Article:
Respondent has provided uncontested documents demonstrating, among other things, its preparations for use of the disputed domain, its sales through the website to which the disputed domain name resolves, and that its design of its website was based on a Themify template. These facts are consistent with Respondent’s claim that it was making a bona fide use of the domain name prior to being notified of this dispute. Further, although Respondent appears to have been aware of Complainant and its website, Respondent argues that it selected the disputed domain name because it wanted to portray its ability to buy and sell empires (and smaller businesses as well), not because it wanted to deceive consumers into believing that Respondent was, or was affiliated with, Complainant. Notably, Respondent selected a domain name that starts with a term other than “empire,” which helps to distinguish Respondent’s domain name from Complainant’s trademark, and did not use a term confusingly similar to the “flippers” component of the mark. Had Respondent instead registered as its domain name a term such as <empirebuysell.com>, which more closely mirrors the structure of Complainant’s trademark and domain name, or had Respondent selected a domain name that included the “flippers” component, such as <flipempires.com>, the Panel might have reached a different conclusion. Although it is a close question, and though Respondent’s assertion that it wanted to portray its ability to buy and sell empires is a bit strained, on balance, the Panel finds that Respondent did produce evidence that supports its assertion that it selected this domain name in order to communicate a feature of its business, not in order to confuse consumers into thinking that Respondent’s website was, or was associated or affiliated with, Complainant and its website.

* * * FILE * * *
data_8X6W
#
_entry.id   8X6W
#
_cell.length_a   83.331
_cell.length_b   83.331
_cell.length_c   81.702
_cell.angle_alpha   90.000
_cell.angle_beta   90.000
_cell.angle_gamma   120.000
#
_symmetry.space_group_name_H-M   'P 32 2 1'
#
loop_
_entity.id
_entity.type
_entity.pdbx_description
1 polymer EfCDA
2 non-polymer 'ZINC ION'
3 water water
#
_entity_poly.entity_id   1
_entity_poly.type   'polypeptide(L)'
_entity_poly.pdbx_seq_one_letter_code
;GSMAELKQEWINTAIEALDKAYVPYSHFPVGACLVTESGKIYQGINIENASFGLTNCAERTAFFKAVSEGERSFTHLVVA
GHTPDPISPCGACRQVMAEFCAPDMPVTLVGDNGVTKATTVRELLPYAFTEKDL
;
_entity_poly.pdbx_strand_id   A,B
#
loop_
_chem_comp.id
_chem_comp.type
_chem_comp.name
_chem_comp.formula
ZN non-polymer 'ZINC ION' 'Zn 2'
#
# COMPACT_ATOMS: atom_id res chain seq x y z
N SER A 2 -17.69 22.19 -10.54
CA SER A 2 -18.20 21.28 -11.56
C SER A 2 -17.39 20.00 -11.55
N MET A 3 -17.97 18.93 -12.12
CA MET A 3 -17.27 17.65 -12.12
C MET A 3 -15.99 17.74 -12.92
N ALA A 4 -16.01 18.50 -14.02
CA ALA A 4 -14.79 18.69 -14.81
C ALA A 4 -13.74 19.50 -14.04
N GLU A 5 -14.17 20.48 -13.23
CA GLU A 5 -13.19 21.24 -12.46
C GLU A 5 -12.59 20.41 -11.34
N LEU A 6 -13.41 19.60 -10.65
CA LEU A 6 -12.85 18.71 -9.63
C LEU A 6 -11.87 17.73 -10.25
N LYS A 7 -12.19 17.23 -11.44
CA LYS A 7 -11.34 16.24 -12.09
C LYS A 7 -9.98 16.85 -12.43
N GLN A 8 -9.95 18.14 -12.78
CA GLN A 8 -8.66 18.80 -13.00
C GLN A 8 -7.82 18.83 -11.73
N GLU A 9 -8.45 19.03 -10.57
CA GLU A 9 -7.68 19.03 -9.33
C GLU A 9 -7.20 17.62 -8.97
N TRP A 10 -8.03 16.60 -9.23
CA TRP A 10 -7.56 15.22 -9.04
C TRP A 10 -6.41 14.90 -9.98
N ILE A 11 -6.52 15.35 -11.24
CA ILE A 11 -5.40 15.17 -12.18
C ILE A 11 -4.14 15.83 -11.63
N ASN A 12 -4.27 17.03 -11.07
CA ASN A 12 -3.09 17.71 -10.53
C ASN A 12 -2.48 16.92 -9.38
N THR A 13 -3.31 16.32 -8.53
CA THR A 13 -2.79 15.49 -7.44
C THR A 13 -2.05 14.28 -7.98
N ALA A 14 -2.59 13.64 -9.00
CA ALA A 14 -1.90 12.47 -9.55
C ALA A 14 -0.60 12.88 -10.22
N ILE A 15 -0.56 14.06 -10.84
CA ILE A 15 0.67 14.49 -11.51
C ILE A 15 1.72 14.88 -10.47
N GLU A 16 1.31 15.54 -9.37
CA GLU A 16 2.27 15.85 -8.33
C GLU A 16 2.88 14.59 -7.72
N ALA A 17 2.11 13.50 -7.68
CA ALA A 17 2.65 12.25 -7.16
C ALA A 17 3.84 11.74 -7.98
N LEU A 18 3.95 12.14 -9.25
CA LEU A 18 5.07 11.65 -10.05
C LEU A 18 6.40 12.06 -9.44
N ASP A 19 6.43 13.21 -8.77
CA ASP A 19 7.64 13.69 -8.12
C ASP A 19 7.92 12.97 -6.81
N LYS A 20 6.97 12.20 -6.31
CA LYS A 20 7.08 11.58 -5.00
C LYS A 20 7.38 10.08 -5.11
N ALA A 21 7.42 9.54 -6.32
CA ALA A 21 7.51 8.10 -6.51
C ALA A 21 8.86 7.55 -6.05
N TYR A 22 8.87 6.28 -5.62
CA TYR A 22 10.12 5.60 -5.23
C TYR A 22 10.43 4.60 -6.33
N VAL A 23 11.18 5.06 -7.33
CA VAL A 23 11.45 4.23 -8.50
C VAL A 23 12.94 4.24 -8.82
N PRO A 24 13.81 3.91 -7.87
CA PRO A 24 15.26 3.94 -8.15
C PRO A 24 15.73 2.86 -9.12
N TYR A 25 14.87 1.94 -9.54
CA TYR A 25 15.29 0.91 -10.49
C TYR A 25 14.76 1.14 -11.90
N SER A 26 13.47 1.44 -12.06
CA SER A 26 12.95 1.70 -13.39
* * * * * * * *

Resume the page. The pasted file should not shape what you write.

The Panel also notes Complainant’s long delay in filing the Complaint as a factor weighing in favor of Respondent’s claim of bona fide use of the domain name. Mere delay between a respondent’s registration and a complainant’s filing of a complaint does not bar complainant’s success in a UDRP action, because a complainant cannot reasonably be expected to perpetually monitor the Internet or immediately enforce each potential instance of trademark abuse. See WIPO Decision Overview 3.0, § 4.17. Respondent has produced uncontested evidence, however, that the parties interacted via Facebook in October 2018 regarding a Quora post mentioning both Complainant and Respondent, indicating that Complainant likely was aware of Respondent by October 2018 at the latest, more than two years before Complainant filed the Complaint in this case. In the meantime, Respondent invested significant amounts of time and money building its business at the disputed domain. Although laches is not a defense to a UDRP action, Complainant’s two-year delay in filing the Complaint undermines Complainant’s claim of obvious trademark infringement and supports Respondent’s contention that its use of the disputed domain name was bona fide. Id. (“Panels have however noted that in specific cases, certain delays in filing a UDRP complaint may make it more difficult for a complainant to establish its case on the merits, particularly where the respondent can show detrimental reliance on the delay.”).